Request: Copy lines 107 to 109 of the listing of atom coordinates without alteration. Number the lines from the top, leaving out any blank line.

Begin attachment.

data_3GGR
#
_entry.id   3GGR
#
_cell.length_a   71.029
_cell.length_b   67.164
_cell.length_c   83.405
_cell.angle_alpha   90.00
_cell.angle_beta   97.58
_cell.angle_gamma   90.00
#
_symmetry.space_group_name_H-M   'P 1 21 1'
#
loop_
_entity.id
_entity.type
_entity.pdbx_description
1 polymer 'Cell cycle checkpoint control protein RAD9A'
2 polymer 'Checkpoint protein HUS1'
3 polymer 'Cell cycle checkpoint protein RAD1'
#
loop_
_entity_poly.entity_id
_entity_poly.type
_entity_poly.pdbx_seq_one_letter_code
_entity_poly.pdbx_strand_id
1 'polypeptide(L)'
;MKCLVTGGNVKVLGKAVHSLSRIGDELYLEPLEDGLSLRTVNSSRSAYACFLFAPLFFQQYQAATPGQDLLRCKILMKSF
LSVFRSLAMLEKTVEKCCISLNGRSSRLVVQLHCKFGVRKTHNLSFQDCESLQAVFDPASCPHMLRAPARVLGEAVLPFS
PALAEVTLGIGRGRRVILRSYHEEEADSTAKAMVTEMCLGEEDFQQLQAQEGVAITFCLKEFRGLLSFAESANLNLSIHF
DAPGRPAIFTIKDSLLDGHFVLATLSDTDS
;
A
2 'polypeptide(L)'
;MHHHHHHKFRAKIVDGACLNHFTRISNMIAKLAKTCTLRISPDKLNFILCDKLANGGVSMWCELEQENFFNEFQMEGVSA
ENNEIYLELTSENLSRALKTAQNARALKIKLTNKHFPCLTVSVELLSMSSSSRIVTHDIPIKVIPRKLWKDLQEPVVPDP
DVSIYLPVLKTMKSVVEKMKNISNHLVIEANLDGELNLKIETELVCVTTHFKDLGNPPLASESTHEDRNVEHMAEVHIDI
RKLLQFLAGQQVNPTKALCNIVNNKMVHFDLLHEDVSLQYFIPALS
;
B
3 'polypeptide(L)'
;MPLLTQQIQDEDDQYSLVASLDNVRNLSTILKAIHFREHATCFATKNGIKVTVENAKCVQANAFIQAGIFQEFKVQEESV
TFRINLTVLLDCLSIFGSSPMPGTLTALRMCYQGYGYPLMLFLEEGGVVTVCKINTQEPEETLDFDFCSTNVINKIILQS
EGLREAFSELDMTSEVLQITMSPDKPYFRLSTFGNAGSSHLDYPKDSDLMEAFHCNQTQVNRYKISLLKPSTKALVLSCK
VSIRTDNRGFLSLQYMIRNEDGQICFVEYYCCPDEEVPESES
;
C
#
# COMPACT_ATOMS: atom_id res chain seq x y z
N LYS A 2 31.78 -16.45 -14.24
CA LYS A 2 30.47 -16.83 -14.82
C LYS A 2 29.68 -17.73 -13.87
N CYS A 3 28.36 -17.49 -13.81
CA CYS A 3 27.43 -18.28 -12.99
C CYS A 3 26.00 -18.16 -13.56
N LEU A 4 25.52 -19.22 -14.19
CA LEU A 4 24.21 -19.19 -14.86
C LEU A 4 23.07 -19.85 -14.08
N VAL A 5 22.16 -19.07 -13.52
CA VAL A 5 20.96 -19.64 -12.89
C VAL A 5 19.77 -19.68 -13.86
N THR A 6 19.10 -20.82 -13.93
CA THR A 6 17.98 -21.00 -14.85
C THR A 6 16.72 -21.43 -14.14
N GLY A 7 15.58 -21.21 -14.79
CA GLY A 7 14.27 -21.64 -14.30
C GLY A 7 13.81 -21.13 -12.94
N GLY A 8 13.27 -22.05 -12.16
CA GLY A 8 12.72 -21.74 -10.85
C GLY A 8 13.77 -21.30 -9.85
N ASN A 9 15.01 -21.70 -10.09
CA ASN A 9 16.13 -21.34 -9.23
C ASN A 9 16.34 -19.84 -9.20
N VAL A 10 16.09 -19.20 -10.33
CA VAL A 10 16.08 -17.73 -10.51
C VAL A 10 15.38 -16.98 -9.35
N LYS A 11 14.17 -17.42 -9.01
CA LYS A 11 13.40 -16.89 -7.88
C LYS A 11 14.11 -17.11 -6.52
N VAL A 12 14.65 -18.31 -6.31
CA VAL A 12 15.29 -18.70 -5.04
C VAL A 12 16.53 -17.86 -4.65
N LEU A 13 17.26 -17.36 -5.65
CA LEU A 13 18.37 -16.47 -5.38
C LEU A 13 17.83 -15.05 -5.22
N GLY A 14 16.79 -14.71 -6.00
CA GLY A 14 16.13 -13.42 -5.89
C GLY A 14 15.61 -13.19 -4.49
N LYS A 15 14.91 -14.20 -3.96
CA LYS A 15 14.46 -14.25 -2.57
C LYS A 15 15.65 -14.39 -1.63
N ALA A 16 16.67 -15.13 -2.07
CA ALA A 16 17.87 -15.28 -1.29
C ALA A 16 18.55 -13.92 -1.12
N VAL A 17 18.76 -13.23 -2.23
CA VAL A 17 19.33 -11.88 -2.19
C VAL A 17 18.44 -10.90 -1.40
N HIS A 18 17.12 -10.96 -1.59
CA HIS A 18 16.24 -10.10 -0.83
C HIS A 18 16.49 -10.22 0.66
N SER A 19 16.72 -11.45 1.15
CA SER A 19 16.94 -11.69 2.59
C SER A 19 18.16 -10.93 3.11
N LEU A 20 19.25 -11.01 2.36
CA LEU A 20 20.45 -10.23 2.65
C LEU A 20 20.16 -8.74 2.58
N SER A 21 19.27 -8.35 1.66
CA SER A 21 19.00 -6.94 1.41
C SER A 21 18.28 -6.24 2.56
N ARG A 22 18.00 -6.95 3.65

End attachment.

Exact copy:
N SER A 21 19.27 -8.35 1.66
CA SER A 21 19.00 -6.94 1.41
C SER A 21 18.28 -6.24 2.56